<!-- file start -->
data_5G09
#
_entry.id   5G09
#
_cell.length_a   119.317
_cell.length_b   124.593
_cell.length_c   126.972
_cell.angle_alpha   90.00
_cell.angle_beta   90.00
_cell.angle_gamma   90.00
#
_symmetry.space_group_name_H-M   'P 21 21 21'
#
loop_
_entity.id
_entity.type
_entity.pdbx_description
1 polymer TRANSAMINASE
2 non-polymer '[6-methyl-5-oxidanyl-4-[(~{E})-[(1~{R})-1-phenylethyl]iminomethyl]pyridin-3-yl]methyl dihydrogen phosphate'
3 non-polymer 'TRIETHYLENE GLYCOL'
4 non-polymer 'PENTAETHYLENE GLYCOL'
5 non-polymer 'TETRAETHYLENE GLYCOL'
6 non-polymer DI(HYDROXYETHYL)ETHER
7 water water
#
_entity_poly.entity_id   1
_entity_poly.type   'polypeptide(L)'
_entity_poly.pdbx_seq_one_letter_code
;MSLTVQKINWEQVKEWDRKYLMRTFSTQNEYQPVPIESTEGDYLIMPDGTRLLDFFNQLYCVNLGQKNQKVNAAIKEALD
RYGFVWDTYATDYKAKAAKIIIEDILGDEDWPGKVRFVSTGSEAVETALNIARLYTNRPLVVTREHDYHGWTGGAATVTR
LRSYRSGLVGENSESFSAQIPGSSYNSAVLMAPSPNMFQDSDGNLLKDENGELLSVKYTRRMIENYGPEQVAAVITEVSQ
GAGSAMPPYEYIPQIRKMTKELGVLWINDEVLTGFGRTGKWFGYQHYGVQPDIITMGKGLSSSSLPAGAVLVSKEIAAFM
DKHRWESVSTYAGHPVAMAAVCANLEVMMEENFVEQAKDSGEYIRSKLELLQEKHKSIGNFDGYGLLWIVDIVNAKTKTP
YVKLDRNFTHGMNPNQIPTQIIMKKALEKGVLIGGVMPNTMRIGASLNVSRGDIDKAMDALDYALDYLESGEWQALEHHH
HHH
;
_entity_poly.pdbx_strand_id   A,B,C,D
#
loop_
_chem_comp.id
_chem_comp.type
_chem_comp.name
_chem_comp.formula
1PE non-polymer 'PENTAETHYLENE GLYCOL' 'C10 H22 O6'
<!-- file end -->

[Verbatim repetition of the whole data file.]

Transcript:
data_5G09
#
_entry.id   5G09
#
_cell.length_a   119.317
_cell.length_b   124.593
_cell.length_c   126.972
_cell.angle_alpha   90.00
_cell.angle_beta   90.00
_cell.angle_gamma   90.00
#
_symmetry.space_group_name_H-M   'P 21 21 21'
#
loop_
_entity.id
_entity.type
_entity.pdbx_description
1 polymer TRANSAMINASE
2 non-polymer '[6-methyl-5-oxidanyl-4-[(~{E})-[(1~{R})-1-phenylethyl]iminomethyl]pyridin-3-yl]methyl dihydrogen phosphate'
3 non-polymer 'TRIETHYLENE GLYCOL'
4 non-polymer 'PENTAETHYLENE GLYCOL'
5 non-polymer 'TETRAETHYLENE GLYCOL'
6 non-polymer DI(HYDROXYETHYL)ETHER
7 water water
#
_entity_poly.entity_id   1
_entity_poly.type   'polypeptide(L)'
_entity_poly.pdbx_seq_one_letter_code
;MSLTVQKINWEQVKEWDRKYLMRTFSTQNEYQPVPIESTEGDYLIMPDGTRLLDFFNQLYCVNLGQKNQKVNAAIKEALD
RYGFVWDTYATDYKAKAAKIIIEDILGDEDWPGKVRFVSTGSEAVETALNIARLYTNRPLVVTREHDYHGWTGGAATVTR
LRSYRSGLVGENSESFSAQIPGSSYNSAVLMAPSPNMFQDSDGNLLKDENGELLSVKYTRRMIENYGPEQVAAVITEVSQ
GAGSAMPPYEYIPQIRKMTKELGVLWINDEVLTGFGRTGKWFGYQHYGVQPDIITMGKGLSSSSLPAGAVLVSKEIAAFM
DKHRWESVSTYAGHPVAMAAVCANLEVMMEENFVEQAKDSGEYIRSKLELLQEKHKSIGNFDGYGLLWIVDIVNAKTKTP
YVKLDRNFTHGMNPNQIPTQIIMKKALEKGVLIGGVMPNTMRIGASLNVSRGDIDKAMDALDYALDYLESGEWQALEHHH
HHH
;
_entity_poly.pdbx_strand_id   A,B,C,D
#
loop_
_chem_comp.id
_chem_comp.type
_chem_comp.name
_chem_comp.formula
1PE non-polymer 'PENTAETHYLENE GLYCOL' 'C10 H22 O6'